Three lessons learned from ten years in academic librarianship

Aaron Tay reflects on what has changed in academic librarianship, shares some important lessons and highlights the importance of future-proofing professional skills.

<< back Page 2 of 2

Lesson two - no individual library or librarian can do it alone

This might seem to contradict the earlier point but I think it's clear to me that no single library can go it alone. I looked up the endowment fund of mighty Harvard University and it's around 37.6 billion by coincidence this just about equals the market capitalisation of Reed Elsevier/RELX.

It is not just only a matter of financial muscle but also of mass. Any single academic library (no matter how wealthy), will have a user base that is only a minuscule percentage of all users in the market and the big five academic publishers have vast power over all the eyeballs.  

The solution to this is of course something that many libraries and countries have figured out years ago with the forming of regional and national consortia to increase their collective bargaining power. 

The struggle over who will ultimately control the infrastructure of the scholarly communication system is pretty unbalanced. On one side, you have half a dozen of academic publishers who have name recognition and mind-share of scholars all over the world. On the other side you have hundreds if not thousands of University libraries which are not able to organise effectively as a cohesive force.

It's unclear if the efforts of organisations like Confederation of Open Access Repositories (COAR) for institutional repositories to coordinate regional groupings like SHARE will be up to the challenge, but individual libraries or even consortiums would have a huge uphill battle going it alone.

Lesson three - keep learning, keep trying - create value

I admit being a world champion worrier. I constantly worry what I provide as a librarian isn't providing sufficient value to our users. That my skills and knowledge will eventually be outdated by new developments. I feel very bad if a user asks me a question and I don't know the answer (and even worse if I can't figure it out after researching it for a day).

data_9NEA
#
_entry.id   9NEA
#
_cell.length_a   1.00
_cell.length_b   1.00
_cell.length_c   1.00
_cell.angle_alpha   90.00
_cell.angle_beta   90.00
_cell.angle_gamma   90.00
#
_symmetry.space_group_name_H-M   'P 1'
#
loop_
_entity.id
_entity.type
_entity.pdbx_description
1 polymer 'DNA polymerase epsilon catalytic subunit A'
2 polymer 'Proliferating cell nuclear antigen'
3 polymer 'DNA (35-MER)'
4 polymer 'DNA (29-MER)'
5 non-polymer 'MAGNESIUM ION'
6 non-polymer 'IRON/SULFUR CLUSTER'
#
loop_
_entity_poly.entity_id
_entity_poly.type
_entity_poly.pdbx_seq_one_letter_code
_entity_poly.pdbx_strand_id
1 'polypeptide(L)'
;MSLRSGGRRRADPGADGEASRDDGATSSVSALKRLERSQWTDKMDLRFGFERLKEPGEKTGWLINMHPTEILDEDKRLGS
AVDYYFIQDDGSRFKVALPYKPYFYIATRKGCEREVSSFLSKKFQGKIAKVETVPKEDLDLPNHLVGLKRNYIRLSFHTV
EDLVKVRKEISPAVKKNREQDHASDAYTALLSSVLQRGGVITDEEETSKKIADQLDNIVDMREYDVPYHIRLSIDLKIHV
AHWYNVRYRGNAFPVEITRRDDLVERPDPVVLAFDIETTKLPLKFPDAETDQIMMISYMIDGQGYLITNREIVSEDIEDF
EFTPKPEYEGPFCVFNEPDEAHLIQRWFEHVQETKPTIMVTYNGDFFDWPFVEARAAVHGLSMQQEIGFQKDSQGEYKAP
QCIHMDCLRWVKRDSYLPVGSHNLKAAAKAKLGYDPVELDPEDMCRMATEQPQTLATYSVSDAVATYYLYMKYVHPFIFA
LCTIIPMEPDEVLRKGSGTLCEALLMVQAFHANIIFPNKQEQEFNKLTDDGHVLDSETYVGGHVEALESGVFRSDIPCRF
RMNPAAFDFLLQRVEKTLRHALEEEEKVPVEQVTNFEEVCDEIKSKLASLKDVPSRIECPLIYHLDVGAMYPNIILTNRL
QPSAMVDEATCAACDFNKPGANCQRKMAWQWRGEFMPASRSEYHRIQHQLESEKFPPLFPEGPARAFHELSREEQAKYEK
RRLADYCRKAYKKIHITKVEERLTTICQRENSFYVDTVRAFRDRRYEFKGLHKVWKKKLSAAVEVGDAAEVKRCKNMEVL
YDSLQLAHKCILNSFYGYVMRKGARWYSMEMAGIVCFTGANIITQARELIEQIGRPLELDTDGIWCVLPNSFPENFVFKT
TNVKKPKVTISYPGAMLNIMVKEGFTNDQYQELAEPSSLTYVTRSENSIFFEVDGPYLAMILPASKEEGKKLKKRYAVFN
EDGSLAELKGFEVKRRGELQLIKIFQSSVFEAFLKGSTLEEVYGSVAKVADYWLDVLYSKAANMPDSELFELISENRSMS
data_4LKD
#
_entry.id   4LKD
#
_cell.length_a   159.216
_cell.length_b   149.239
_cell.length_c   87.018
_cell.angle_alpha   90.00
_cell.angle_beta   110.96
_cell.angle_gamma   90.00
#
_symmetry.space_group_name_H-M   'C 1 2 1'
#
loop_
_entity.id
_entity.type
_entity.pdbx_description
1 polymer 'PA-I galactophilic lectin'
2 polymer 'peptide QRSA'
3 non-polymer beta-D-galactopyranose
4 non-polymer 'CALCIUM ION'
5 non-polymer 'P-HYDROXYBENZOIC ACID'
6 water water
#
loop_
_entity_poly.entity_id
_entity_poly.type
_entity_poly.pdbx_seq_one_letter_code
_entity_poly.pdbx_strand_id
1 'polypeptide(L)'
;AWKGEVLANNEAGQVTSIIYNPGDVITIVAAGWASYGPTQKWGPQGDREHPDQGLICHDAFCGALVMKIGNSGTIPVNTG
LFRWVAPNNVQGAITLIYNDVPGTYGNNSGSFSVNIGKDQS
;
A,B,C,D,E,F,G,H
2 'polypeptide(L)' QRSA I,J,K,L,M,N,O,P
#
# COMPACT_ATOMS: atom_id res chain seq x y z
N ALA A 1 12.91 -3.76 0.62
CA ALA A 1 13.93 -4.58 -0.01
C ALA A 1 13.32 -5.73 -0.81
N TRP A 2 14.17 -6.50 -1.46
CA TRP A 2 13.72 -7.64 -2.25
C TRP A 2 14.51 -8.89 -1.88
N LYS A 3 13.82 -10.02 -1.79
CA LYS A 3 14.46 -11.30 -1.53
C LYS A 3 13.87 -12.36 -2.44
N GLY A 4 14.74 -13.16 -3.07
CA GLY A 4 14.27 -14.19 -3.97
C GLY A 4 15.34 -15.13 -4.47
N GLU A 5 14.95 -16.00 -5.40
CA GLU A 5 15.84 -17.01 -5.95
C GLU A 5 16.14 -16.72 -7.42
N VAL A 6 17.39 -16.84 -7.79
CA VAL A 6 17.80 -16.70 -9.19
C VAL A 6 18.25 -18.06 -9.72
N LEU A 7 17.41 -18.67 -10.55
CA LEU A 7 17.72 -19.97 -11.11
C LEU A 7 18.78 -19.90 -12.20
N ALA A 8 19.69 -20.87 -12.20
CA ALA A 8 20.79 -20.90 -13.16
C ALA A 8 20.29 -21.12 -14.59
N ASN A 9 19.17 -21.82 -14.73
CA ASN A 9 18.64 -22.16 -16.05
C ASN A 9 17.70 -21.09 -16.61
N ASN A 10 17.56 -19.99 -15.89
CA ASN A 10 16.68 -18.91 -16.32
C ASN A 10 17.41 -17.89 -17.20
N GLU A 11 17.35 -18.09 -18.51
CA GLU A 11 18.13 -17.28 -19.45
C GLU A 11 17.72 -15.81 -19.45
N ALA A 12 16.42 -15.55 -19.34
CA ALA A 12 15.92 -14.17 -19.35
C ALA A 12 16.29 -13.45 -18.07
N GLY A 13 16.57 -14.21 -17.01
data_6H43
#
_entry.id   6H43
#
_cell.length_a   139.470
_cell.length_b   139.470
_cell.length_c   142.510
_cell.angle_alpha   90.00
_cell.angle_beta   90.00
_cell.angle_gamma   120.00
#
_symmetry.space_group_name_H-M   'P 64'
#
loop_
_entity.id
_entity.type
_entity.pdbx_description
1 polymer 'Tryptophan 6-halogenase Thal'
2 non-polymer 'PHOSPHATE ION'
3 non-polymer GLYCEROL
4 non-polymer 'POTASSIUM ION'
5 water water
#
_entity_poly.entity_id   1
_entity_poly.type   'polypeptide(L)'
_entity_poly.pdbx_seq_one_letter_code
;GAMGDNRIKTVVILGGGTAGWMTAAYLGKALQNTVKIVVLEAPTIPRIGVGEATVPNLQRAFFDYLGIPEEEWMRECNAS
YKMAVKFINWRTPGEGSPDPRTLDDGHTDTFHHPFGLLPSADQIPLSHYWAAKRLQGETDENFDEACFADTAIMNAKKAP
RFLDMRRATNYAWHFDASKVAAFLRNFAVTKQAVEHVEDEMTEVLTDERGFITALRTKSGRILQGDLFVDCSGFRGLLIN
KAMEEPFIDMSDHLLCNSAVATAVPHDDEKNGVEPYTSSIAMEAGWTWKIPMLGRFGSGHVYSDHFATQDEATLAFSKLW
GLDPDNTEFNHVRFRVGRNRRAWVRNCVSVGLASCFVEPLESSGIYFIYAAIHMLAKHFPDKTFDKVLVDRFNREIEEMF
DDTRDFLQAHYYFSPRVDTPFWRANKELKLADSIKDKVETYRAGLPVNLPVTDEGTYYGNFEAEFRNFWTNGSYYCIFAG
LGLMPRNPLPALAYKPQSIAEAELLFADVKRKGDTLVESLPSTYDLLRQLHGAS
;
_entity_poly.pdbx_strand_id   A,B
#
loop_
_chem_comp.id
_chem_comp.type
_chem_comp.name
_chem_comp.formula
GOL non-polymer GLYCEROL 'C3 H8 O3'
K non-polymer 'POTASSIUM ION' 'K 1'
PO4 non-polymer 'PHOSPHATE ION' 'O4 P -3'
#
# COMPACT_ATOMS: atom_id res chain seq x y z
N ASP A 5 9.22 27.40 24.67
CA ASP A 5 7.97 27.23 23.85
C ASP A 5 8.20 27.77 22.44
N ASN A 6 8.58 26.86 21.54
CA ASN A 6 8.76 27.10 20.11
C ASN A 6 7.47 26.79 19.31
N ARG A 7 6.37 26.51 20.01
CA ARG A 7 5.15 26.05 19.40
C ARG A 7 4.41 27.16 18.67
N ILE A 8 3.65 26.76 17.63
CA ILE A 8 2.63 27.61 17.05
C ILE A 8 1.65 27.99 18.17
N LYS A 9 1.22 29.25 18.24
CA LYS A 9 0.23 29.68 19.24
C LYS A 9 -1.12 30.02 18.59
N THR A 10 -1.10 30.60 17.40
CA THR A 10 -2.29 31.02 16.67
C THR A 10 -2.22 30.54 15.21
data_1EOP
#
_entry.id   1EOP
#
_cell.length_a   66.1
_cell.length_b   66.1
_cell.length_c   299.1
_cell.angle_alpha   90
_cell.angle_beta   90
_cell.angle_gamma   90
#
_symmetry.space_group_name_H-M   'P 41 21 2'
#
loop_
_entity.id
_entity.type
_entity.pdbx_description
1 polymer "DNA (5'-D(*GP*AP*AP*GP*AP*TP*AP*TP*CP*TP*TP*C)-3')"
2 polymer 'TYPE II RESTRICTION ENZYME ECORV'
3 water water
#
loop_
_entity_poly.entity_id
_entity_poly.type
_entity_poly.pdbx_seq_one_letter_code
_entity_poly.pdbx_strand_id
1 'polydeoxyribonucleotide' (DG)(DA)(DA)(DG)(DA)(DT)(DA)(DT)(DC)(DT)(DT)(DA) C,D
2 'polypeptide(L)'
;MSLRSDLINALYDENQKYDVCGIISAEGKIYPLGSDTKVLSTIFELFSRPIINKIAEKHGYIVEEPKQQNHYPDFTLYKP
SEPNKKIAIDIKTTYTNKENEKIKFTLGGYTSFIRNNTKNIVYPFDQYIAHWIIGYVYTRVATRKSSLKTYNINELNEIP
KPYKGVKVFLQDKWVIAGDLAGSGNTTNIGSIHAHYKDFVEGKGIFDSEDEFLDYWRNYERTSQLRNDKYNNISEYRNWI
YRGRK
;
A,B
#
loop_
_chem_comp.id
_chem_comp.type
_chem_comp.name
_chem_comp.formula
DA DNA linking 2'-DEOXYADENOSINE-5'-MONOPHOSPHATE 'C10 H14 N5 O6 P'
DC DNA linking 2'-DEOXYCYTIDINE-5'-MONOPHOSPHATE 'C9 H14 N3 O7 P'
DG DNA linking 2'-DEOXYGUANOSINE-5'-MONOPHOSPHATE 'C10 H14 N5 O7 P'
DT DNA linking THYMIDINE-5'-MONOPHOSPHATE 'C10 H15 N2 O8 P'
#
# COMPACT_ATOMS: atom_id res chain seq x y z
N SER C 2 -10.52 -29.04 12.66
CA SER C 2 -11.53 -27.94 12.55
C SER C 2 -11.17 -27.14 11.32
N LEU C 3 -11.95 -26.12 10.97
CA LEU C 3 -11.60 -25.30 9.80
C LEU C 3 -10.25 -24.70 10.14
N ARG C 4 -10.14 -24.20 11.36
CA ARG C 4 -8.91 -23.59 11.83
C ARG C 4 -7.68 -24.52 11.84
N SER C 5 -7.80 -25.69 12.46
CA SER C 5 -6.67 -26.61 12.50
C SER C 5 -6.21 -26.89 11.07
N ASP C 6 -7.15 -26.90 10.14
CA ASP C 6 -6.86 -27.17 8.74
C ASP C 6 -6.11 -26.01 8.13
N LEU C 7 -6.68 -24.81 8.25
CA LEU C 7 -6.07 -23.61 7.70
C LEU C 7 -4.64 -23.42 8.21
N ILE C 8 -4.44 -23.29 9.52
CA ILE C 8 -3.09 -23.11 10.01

My general rules of thumb? If what you know or teach can be found by someone else with no knowledge Googling from scratch in 5-30 minutes, you probably don't provide that much value anyway.

Are these standards too high? Too lax? I'm pretty sure I don't reach that ideal all the time, but that's how I feel.

Still, I think this mindset helps ensure that as a librarian, I will not get too complacent. I like to think in my ten years in librarianship, my presence has been a net gain to society, the institutions I served and to users. But you never know.

So never stop learning. Whether it is information literacy, design thinking, project management, electronic resources management or just coding, keep at it. Curious about an area of librarianship, you don't know much about? These days there is so much information out there from blogs, mailing lists, webinars by vendors, library associations or real life conferences.

Remember as a librarian you often represent all of us. Sadly, I've seen too many students and faculty who have encountered less than capable librarians and have dismissed librarians as mere administrators, or as people who teach things that are self-evident. 


I can (and did in another draft of this post) go on in detail about this and other changes in the last 10 years. These changes include the increasing focus on electronic resource management, shifting from library management systems that managed print as primary to ones that now treated electronic resources as first-class citizens, cloud services, changes in how library spaces are used and managed etc but I realised this account while interesting to some would be somewhat subjective and you can consult better sources in these areas if you are so inclined.

Aaron Tay is an academic librarian in Singapore. He is the winner of many awards including Library Journal Mover and Shaker and Salem Press Library Blog Awards - Best Academic Library Blog.

This is an edited version of a post that originally appeard on Aaron's blog.  The original posting is available here.

Photo by Alex Knight on Unsplash

<< back Page 2 of 2